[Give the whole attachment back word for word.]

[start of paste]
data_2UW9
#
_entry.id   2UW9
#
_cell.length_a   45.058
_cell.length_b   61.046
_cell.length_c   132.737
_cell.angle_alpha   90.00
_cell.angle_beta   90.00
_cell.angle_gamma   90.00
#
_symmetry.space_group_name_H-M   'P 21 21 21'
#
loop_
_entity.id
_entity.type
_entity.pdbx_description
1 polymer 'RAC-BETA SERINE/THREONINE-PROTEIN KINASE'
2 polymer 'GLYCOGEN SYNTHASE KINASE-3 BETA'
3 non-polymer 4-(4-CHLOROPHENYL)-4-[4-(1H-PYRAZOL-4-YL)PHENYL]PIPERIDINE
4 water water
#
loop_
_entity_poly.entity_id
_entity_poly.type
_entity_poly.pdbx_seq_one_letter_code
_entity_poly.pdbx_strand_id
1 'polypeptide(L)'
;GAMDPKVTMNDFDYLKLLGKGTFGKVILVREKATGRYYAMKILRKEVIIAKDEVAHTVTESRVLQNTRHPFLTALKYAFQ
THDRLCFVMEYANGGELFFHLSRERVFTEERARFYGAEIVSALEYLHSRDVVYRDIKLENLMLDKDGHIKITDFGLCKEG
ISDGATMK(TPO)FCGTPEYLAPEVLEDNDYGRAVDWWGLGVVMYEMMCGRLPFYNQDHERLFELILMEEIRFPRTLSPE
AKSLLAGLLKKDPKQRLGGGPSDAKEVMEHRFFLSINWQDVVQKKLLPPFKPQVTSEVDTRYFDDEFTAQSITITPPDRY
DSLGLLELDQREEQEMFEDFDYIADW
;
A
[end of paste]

data_2UW9
#
_entry.id   2UW9
#
_cell.length_a   45.058
_cell.length_b   61.046
_cell.length_c   132.737
_cell.angle_alpha   90.00
_cell.angle_beta   90.00
_cell.angle_gamma   90.00
#
_symmetry.space_group_name_H-M   'P 21 21 21'
#
loop_
_entity.id
_entity.type
_entity.pdbx_description
1 polymer 'RAC-BETA SERINE/THREONINE-PROTEIN KINASE'
2 polymer 'GLYCOGEN SYNTHASE KINASE-3 BETA'
3 non-polymer 4-(4-CHLOROPHENYL)-4-[4-(1H-PYRAZOL-4-YL)PHENYL]PIPERIDINE
4 water water
#
loop_
_entity_poly.entity_id
_entity_poly.type
_entity_poly.pdbx_seq_one_letter_code
_entity_poly.pdbx_strand_id
1 'polypeptide(L)'
;GAMDPKVTMNDFDYLKLLGKGTFGKVILVREKATGRYYAMKILRKEVIIAKDEVAHTVTESRVLQNTRHPFLTALKYAFQ
THDRLCFVMEYANGGELFFHLSRERVFTEERARFYGAEIVSALEYLHSRDVVYRDIKLENLMLDKDGHIKITDFGLCKEG
ISDGATMK(TPO)FCGTPEYLAPEVLEDNDYGRAVDWWGLGVVMYEMMCGRLPFYNQDHERLFELILMEEIRFPRTLSPE
AKSLLAGLLKKDPKQRLGGGPSDAKEVMEHRFFLSINWQDVVQKKLLPPFKPQVTSEVDTRYFDDEFTAQSITITPPDRY
DSLGLLELDQREEQEMFEDFDYIADW
;
A